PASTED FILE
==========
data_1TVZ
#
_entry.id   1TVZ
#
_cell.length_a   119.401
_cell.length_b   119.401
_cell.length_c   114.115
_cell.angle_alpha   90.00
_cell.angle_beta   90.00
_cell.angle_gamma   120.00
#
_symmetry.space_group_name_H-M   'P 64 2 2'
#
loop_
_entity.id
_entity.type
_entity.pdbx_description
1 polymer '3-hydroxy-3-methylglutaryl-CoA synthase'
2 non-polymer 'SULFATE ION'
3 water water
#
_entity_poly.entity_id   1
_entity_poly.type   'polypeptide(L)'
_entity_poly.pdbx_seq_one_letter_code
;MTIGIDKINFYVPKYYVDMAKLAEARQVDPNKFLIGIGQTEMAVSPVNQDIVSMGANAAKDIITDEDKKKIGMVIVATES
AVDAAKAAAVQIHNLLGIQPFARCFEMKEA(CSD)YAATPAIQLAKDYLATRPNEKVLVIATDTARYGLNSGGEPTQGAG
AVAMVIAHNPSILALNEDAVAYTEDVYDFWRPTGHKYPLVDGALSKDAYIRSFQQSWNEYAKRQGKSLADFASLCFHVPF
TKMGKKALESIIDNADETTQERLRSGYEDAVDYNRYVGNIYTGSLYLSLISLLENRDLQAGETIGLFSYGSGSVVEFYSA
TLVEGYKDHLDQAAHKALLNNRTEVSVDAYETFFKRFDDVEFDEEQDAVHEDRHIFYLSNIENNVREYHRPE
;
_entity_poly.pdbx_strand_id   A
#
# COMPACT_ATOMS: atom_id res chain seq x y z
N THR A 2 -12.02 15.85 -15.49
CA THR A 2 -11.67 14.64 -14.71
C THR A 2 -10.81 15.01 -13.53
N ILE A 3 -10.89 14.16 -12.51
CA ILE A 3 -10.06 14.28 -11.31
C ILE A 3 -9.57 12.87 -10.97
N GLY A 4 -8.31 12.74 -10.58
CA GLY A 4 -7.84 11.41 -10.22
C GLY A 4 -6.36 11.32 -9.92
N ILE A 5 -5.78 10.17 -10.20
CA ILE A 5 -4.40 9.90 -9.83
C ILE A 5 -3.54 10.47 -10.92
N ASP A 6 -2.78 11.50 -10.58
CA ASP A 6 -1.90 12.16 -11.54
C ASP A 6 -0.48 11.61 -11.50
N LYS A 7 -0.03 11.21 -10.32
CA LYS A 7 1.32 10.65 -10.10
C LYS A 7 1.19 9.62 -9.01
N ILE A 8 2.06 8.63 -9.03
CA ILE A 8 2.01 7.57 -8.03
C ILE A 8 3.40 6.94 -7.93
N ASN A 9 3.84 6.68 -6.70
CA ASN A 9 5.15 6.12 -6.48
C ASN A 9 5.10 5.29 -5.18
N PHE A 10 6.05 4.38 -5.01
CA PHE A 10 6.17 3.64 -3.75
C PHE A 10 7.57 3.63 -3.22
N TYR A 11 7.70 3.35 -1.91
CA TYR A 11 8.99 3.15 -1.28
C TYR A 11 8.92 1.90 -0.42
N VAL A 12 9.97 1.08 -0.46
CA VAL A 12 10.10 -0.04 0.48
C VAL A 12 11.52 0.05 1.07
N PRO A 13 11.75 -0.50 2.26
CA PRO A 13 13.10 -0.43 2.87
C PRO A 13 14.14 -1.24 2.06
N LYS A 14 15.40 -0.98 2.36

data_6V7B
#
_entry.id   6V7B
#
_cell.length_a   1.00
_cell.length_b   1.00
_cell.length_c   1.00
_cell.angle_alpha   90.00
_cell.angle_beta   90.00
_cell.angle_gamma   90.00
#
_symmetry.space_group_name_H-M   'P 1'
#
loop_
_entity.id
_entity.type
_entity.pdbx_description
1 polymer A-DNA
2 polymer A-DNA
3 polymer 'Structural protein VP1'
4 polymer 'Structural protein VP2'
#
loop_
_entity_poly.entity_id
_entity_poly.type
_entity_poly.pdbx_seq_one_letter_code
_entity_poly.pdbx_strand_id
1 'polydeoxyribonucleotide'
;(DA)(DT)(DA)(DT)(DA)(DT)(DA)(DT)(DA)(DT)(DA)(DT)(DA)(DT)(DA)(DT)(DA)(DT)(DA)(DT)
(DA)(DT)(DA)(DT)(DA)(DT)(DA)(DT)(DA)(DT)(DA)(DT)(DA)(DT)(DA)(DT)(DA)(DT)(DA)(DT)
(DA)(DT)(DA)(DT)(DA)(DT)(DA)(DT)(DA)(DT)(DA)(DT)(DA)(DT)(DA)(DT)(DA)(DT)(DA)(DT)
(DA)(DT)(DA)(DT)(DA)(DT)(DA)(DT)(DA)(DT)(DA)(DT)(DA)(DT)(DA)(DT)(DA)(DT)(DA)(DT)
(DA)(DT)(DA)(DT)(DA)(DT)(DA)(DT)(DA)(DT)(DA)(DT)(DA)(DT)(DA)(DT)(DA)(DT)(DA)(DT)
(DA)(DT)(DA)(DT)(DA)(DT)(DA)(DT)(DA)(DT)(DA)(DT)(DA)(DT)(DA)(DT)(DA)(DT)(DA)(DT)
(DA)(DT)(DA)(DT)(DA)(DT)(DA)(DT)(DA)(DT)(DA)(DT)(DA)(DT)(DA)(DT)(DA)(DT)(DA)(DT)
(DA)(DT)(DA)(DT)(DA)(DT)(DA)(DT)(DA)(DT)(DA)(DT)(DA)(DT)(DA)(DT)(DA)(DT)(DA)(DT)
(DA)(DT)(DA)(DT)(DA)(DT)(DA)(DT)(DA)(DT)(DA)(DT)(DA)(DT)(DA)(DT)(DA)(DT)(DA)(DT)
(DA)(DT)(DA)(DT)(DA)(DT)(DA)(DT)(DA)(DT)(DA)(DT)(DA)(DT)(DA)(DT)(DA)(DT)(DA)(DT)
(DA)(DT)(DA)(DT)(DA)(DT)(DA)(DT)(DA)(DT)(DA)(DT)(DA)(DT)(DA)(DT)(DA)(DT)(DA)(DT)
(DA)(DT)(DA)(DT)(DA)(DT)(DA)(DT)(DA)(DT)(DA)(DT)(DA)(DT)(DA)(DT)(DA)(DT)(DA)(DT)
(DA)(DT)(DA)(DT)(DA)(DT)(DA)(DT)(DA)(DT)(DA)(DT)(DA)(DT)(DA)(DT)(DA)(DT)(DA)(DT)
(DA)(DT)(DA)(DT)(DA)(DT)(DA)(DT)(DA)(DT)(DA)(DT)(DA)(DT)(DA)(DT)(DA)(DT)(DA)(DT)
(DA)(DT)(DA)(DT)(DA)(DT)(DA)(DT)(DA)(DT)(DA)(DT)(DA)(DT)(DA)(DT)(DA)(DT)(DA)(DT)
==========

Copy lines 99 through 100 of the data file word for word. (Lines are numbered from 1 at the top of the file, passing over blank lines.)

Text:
;(DA)(DT)(DA)(DT)(DA)(DT)(DA)(DT)(DA)(DT)(DA)(DT)(DA)(DT)(DA)(DT)(DA)(DT)(DA)(DT)
(DA)(DT)(DA)(DT)(DA)(DT)(DA)(DT)(DA)(DT)(DA)(DT)(DA)(DT)(DA)(DT)(DA)(DT)(DA)(DT)